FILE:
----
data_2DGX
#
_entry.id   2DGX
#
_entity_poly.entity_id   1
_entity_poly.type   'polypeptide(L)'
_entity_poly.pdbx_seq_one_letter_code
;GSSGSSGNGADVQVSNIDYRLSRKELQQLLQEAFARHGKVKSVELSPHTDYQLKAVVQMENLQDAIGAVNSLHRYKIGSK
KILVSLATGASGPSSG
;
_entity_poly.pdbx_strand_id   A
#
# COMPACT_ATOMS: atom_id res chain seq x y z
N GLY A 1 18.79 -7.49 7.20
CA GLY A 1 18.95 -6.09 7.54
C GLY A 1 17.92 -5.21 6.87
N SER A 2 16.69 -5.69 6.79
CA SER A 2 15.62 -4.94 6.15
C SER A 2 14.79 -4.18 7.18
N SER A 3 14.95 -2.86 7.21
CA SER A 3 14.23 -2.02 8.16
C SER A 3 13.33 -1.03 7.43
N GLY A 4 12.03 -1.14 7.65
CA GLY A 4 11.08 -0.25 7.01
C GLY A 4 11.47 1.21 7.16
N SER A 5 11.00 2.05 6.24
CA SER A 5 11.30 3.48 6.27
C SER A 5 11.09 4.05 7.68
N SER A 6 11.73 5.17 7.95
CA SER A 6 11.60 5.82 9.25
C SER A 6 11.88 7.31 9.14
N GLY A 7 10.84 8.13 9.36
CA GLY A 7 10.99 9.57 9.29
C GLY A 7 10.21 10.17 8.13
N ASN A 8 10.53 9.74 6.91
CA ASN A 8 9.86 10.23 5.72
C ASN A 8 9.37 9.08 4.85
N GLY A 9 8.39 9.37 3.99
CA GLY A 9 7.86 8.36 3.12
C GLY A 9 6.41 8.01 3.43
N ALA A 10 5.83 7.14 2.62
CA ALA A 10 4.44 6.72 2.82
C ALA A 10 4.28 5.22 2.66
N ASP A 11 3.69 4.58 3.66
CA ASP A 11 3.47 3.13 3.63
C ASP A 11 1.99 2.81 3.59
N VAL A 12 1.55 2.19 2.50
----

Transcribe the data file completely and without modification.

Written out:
data_2DGX
#
_entry.id   2DGX
#
_entity_poly.entity_id   1
_entity_poly.type   'polypeptide(L)'
_entity_poly.pdbx_seq_one_letter_code
;GSSGSSGNGADVQVSNIDYRLSRKELQQLLQEAFARHGKVKSVELSPHTDYQLKAVVQMENLQDAIGAVNSLHRYKIGSK
KILVSLATGASGPSSG
;
_entity_poly.pdbx_strand_id   A
#
# COMPACT_ATOMS: atom_id res chain seq x y z
N GLY A 1 18.79 -7.49 7.20
CA GLY A 1 18.95 -6.09 7.54
C GLY A 1 17.92 -5.21 6.87
N SER A 2 16.69 -5.69 6.79
CA SER A 2 15.62 -4.94 6.15
C SER A 2 14.79 -4.18 7.18
N SER A 3 14.95 -2.86 7.21
CA SER A 3 14.23 -2.02 8.16
C SER A 3 13.33 -1.03 7.43
N GLY A 4 12.03 -1.14 7.65
CA GLY A 4 11.08 -0.25 7.01
C GLY A 4 11.47 1.21 7.16
N SER A 5 11.00 2.05 6.24
CA SER A 5 11.30 3.48 6.27
C SER A 5 11.09 4.05 7.68
N SER A 6 11.73 5.17 7.95
CA SER A 6 11.60 5.82 9.25
C SER A 6 11.88 7.31 9.14
N GLY A 7 10.84 8.13 9.36
CA GLY A 7 10.99 9.57 9.29
C GLY A 7 10.21 10.17 8.13
N ASN A 8 10.53 9.74 6.91
CA ASN A 8 9.86 10.23 5.72
C ASN A 8 9.37 9.08 4.85
N GLY A 9 8.39 9.37 3.99
CA GLY A 9 7.86 8.36 3.12
C GLY A 9 6.41 8.01 3.43
N ALA A 10 5.83 7.14 2.62
CA ALA A 10 4.44 6.72 2.82
C ALA A 10 4.28 5.22 2.66
N ASP A 11 3.69 4.58 3.66
CA ASP A 11 3.47 3.13 3.63
C ASP A 11 1.99 2.81 3.59
N VAL A 12 1.55 2.19 2.50